How did Germany get so lucky?
Source: Global Sourcing Blog
China entered the World Trade Organization in 2001. This has an immense, positive impact on their exports. With trade came growth, and China’s growth meant low-skilled jobs were at risk. In the US, workers who lost their jobs had a hard time finding new employment, and often dropped out of the workforce. Our labor participation rate peaked in the year 2000, and has fallen steadily since, despite our growing economy.
But this didn’t happen in Germany. Since 2004, Germany’s labor force participation rate has been increasing, not decreasing – the exact opposite of what has been happening in the US. Imports from China grew in Germany during this time – by 14 percent – a little less than they did in the US, where they grew by 25 percent. But that doesn’t explain why our economic trends are going in the opposite direction. Are Germans just better deal-makers?
Source: Trading Economics, Eurostat
Part of the reason has to do with the nature of our two economies. Germany is heavily dependent on trade. Indeed, as a mostly land-locked country, they’ve always had to trade with their neighbors like Holland and France in order to get access to good ports. So Germany was already importing a lot of the items China was making. Chinese exports of textiles replaced low-cost fabric Germany was already importing from Greece and Italy. Chinese exports have had a greater impact on those countries.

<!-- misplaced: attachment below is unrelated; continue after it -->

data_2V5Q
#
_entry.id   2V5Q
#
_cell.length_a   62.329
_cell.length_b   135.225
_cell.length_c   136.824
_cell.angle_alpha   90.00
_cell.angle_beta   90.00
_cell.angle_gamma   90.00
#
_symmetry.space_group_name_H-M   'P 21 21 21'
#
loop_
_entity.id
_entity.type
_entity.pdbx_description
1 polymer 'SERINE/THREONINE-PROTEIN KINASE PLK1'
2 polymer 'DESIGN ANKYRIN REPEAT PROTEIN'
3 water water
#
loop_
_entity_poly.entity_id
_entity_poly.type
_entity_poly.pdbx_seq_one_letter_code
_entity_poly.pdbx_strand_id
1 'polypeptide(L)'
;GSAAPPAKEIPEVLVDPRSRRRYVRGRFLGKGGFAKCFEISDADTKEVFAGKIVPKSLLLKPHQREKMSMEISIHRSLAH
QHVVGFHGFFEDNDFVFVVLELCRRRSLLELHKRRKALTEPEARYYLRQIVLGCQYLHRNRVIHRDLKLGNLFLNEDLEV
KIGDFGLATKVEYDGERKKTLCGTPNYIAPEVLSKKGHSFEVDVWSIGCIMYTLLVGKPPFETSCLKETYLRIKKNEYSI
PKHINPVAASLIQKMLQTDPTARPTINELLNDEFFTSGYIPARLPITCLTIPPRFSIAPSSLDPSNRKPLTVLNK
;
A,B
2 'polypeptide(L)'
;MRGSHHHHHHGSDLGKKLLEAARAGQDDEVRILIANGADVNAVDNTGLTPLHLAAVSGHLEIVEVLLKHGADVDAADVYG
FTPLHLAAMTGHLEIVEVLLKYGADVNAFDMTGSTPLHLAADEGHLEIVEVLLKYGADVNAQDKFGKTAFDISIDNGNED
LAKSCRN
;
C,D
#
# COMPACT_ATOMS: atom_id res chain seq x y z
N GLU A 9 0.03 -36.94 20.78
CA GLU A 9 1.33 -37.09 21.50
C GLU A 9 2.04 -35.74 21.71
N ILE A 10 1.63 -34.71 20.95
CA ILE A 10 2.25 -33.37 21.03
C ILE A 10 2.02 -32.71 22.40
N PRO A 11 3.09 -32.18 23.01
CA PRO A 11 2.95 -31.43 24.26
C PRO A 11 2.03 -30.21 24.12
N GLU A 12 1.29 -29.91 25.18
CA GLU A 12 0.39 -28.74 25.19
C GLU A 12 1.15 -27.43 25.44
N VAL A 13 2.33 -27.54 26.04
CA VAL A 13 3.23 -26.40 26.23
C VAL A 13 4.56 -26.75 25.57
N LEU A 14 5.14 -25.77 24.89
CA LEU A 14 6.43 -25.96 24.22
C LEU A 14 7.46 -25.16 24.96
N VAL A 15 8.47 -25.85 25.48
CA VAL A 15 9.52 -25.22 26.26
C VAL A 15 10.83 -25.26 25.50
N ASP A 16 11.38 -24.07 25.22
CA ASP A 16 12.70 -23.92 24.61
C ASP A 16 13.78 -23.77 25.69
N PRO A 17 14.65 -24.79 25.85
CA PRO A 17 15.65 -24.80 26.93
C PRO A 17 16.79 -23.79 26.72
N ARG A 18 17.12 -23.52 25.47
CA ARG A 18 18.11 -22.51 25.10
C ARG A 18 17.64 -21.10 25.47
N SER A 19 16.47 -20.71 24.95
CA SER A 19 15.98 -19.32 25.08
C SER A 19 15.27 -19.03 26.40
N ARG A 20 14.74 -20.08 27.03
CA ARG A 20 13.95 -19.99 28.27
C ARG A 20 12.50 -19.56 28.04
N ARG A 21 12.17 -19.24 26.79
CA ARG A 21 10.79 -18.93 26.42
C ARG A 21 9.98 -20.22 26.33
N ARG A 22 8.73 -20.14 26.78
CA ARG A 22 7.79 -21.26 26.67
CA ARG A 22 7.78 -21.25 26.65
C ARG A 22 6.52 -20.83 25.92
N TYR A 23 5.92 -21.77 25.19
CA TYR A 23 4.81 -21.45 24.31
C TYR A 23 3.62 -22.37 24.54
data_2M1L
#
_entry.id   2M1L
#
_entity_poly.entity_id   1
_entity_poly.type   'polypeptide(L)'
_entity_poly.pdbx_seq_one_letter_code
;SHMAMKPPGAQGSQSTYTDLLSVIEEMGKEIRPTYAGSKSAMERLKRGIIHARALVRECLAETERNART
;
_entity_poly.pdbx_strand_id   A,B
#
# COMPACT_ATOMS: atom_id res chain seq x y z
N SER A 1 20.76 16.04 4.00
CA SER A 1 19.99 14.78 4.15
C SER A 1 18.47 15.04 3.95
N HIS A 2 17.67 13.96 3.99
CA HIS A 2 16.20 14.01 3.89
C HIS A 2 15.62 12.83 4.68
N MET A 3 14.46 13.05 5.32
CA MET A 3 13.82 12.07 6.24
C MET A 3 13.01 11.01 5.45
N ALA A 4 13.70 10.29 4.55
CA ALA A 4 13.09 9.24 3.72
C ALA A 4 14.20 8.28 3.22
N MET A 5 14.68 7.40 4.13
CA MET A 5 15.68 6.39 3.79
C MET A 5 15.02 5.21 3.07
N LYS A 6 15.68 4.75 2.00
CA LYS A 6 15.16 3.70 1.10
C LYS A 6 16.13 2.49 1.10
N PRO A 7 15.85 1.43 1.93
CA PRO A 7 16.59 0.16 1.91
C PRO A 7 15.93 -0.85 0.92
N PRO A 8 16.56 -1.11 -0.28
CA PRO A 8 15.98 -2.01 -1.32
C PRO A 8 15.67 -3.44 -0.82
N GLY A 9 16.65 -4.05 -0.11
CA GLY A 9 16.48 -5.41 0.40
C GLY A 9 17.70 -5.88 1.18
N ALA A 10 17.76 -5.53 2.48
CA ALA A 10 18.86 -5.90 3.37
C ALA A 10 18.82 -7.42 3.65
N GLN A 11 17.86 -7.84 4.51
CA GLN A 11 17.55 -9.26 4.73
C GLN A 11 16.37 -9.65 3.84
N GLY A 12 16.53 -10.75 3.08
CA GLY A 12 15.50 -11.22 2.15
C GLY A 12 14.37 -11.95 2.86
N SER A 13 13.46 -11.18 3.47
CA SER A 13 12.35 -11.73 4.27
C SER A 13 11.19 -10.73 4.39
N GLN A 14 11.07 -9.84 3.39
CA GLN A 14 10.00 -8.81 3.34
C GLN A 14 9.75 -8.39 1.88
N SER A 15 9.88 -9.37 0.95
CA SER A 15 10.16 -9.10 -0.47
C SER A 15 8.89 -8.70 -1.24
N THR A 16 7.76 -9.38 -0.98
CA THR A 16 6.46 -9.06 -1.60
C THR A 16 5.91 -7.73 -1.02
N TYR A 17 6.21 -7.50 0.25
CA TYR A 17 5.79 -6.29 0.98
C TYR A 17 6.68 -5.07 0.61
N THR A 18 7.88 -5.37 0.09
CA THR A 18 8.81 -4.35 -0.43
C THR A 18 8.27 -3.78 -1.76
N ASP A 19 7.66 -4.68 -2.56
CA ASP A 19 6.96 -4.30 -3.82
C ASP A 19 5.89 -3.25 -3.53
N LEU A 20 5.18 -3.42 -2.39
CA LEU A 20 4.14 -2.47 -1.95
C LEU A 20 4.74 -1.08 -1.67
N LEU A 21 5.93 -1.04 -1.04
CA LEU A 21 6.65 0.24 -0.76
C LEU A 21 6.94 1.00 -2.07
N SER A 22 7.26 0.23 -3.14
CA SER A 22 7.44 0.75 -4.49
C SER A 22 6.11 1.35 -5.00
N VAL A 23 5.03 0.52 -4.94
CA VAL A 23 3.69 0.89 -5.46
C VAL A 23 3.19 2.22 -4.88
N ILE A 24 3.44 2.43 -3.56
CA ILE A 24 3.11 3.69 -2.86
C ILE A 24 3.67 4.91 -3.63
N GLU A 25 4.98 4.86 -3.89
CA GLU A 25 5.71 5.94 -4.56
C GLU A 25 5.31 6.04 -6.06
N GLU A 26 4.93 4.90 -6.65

Second, Chinese trade expanded just as Eastern Europe was being integrated into European trade. These two adjustments were quite distinct: Eastern Europe was skills-rich but capital poor. They needed a lot of new capital equipment. China, on the other hand, was labor-rich. They exported textiles, toys, and computers, while Germany exported cars, medicines, and precision machinery. Eastern Europe offered new market opportunities as well as a pool of skilled labor.
Finally, German firms have introduced an agile, decentralized management style in their global manufacturing that provides incentives to improve product quality, just when China’s middle class has been craving high-quality items. German exports to China have been booming. In 2015 Germany exported $1.2 trillion to the rest of the world, almost as much as the US at $1.4 trillion. They’re the third largest exporter in the world, just behind us and China. They’ve complemented China’s export machine, rather than competed with it.
Annual German Export Growth Composition, 2010-2015. Source: Atlas Media
Germany has been in the right place at the right time. When Germany reunited and accepted East German Ostmarks at parity, they went through a decade of hard economic adjustments. But now they’re thriving in an integrated global economy. Improving long-term, sustainable economic growth isn’t about being lucky. It’s about being ready.
Douglas R. Tengdin, CFA